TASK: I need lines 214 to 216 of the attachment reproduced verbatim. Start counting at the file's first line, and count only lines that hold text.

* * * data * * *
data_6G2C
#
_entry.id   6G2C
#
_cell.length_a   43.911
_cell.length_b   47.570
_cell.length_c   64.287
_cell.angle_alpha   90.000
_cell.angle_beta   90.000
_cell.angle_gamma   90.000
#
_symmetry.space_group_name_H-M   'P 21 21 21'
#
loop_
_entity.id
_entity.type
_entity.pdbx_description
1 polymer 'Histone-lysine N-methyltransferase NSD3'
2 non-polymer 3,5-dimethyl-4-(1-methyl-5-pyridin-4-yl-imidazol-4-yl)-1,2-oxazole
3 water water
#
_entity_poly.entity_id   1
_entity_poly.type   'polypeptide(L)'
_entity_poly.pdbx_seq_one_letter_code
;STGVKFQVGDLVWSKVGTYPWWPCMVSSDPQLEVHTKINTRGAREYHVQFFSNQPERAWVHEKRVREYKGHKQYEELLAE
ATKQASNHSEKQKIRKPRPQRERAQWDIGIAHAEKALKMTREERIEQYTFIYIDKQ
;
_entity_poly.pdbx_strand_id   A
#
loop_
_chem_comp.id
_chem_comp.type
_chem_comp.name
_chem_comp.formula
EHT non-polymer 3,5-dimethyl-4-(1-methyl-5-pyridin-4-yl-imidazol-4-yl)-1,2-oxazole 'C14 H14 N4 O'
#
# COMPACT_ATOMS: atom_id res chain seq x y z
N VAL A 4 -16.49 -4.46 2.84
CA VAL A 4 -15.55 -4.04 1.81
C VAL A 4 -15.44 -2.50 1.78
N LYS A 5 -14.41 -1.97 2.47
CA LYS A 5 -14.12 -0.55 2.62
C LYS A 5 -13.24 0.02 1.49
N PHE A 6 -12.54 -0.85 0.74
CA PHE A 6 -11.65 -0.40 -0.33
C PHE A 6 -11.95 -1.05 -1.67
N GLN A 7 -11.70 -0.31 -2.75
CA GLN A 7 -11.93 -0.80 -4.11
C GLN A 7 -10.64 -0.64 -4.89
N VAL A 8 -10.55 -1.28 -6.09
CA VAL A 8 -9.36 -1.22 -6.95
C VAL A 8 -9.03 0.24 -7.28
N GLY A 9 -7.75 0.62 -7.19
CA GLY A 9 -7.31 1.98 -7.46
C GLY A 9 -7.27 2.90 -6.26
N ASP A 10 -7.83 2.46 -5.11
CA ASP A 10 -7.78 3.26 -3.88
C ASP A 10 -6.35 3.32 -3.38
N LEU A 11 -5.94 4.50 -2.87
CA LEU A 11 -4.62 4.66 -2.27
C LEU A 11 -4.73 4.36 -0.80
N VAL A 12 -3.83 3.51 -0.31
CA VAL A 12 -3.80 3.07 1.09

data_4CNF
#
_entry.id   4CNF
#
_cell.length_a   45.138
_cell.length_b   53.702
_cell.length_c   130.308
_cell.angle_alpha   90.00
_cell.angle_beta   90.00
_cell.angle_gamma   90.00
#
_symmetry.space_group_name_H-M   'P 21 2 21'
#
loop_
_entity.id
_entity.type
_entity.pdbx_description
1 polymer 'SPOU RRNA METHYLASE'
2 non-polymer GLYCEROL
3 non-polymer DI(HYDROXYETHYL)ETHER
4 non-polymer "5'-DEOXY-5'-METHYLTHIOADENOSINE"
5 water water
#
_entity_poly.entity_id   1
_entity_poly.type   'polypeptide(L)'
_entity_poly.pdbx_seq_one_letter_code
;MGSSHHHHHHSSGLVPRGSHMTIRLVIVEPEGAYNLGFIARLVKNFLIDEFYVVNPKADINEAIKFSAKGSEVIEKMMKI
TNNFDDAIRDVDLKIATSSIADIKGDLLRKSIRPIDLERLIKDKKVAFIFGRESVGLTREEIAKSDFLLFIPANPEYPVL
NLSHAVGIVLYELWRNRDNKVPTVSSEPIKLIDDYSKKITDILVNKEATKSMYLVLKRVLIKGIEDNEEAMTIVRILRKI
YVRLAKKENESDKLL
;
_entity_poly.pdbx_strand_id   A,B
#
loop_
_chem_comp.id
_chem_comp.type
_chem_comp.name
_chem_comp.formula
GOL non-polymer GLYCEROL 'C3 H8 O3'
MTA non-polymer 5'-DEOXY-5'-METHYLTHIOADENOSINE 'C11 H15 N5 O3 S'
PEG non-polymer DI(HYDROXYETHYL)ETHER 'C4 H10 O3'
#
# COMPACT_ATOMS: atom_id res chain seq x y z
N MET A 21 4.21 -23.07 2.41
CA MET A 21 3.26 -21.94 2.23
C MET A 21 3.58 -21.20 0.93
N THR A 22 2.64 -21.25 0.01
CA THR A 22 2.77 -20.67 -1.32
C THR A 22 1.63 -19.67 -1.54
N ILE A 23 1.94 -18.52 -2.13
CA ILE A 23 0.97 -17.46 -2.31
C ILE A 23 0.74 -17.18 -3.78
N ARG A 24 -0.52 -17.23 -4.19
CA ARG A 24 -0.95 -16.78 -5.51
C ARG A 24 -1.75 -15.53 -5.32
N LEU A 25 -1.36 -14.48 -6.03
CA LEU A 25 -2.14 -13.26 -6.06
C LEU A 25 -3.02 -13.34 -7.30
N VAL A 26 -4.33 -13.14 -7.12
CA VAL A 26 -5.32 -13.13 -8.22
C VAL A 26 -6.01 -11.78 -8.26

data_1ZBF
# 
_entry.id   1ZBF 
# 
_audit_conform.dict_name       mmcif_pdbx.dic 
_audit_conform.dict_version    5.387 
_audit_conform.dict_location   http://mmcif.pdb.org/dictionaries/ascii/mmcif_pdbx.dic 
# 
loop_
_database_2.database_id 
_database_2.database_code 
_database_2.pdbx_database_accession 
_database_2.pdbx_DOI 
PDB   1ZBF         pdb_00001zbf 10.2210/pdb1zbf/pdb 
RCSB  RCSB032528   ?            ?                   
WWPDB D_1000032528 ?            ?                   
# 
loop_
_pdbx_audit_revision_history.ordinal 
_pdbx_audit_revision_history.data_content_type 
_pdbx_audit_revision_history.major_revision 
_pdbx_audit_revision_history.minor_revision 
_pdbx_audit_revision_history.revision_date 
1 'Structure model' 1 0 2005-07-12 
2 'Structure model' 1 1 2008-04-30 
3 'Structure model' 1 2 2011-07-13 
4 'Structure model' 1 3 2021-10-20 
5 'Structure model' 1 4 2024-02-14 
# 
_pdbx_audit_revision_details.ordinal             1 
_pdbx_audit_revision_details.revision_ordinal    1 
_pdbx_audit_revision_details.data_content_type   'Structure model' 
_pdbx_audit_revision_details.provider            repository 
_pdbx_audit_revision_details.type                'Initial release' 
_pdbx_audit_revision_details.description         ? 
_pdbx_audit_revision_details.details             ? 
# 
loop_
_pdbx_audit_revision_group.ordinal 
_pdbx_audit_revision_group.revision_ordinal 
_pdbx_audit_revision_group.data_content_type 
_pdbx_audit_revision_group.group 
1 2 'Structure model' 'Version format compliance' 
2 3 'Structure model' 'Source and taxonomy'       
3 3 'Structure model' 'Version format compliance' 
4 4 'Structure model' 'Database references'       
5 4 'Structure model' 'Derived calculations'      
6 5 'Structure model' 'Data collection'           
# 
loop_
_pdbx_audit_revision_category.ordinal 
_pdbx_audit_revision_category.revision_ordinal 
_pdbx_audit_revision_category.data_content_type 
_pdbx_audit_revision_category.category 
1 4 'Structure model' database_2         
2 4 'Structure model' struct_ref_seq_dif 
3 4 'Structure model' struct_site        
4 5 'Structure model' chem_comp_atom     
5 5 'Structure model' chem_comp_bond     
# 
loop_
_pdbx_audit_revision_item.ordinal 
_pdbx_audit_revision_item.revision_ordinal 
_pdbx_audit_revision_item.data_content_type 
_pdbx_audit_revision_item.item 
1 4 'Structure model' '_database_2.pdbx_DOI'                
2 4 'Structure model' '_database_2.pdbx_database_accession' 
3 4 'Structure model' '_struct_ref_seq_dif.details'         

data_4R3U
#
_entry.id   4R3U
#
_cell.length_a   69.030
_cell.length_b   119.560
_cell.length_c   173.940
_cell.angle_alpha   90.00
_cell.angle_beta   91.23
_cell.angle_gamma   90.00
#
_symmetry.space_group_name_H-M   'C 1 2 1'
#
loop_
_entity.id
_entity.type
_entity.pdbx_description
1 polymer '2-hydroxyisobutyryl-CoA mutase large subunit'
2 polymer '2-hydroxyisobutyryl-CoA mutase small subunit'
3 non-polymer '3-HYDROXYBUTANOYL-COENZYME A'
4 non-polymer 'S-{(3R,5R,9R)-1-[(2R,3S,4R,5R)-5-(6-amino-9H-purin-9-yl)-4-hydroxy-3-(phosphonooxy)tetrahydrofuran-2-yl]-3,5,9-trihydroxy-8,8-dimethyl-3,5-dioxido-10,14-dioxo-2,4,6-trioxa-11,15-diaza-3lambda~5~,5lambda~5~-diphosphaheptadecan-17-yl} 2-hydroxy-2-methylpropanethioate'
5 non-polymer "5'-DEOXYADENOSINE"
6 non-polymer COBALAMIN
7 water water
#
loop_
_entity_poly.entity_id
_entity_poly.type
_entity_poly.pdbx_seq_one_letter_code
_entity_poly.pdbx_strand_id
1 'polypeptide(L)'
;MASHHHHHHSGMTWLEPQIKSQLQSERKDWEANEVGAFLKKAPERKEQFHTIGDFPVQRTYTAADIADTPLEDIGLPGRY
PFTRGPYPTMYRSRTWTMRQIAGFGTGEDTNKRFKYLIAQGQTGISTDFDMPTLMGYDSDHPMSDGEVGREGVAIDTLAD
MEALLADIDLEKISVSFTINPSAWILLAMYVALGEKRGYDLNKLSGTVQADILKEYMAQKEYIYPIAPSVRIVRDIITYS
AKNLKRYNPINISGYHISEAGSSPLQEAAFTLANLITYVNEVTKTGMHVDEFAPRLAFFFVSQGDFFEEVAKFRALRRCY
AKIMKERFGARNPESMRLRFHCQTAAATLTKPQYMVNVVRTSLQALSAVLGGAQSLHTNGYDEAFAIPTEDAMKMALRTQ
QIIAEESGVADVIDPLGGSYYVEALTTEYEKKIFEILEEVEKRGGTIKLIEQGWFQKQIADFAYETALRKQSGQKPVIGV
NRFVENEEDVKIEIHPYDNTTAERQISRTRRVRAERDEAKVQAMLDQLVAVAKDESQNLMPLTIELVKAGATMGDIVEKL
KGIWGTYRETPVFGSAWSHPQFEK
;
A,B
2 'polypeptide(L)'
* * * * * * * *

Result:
5 non-polymer "5'-DEOXYADENOSINE"
6 non-polymer COBALAMIN
7 water water